So Many Omes

James Gorman announces in The New York Times that "the age of 'omes' is here." The culprit for the spread of omes — from proteome to microbiome and, now, the omome — is genome, a word that he traces back to Hans Winkler in 1920 — but that didn't take off until the 1990s or so. "Various experts had differing ideas on where the suffix came from, but it seems to be one that was made up," Gorman says.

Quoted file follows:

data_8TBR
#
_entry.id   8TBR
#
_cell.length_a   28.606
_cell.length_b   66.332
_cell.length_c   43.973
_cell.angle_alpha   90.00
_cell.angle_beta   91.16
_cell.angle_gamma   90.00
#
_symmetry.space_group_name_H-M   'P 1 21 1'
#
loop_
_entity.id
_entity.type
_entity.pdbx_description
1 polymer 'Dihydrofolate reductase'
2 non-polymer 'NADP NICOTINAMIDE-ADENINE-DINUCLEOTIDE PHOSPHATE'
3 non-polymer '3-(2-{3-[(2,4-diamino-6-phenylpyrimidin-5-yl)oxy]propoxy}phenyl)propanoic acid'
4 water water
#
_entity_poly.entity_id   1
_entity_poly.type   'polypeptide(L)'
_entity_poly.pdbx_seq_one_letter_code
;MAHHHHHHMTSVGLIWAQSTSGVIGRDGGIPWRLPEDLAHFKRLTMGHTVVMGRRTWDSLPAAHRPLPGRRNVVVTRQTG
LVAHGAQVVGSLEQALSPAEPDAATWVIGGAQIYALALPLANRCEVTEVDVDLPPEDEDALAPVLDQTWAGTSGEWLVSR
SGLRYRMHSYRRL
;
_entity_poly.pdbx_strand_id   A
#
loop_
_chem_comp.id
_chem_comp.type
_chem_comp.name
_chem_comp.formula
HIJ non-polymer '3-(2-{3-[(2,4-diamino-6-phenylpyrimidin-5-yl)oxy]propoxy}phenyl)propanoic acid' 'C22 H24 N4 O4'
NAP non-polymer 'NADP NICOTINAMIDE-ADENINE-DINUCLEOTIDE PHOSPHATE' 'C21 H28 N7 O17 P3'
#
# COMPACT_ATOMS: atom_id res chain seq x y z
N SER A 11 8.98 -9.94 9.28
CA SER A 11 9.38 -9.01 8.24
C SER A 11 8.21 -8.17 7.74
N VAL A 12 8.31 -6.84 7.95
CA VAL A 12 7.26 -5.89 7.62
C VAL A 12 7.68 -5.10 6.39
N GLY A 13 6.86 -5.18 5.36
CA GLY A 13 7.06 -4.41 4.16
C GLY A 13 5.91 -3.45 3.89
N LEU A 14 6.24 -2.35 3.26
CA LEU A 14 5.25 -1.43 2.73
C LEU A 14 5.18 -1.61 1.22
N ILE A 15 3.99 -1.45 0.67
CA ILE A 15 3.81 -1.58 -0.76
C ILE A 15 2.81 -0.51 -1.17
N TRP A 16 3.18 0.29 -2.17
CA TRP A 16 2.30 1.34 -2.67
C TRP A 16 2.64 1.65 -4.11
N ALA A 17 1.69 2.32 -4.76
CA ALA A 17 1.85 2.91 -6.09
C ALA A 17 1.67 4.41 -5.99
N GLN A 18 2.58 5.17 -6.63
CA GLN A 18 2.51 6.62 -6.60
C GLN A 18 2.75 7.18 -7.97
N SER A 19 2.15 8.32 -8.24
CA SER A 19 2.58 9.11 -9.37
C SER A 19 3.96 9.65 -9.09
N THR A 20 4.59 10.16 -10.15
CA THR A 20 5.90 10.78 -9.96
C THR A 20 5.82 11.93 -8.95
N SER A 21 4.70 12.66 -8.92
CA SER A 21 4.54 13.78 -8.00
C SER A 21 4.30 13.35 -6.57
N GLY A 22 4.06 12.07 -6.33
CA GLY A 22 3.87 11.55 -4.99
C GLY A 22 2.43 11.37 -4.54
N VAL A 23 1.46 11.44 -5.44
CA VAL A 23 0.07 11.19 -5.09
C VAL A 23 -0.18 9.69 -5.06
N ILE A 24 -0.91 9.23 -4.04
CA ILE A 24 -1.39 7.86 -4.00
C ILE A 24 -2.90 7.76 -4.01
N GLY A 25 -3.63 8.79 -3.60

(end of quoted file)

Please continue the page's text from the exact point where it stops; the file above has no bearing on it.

Get the full story

This story is free
for registered users

Registering provides access to this and other free content.

Register now.

Already have an account?
Login Now.

A fire at a Manchester hospital may have destroyed lab equipment and data, the Guardian reports.

Researchers generate a genetic database from skeletal remains from the 1845 Franklin Expedition to the Arctic, Live Science reports.

Researchers in China have begun another trial using CRISPR/Cas9 approaches in cancer patients, according to the Wall Street Journal.

In Science this week: human DNA found in sediments from archeological sites lacking bones, and more.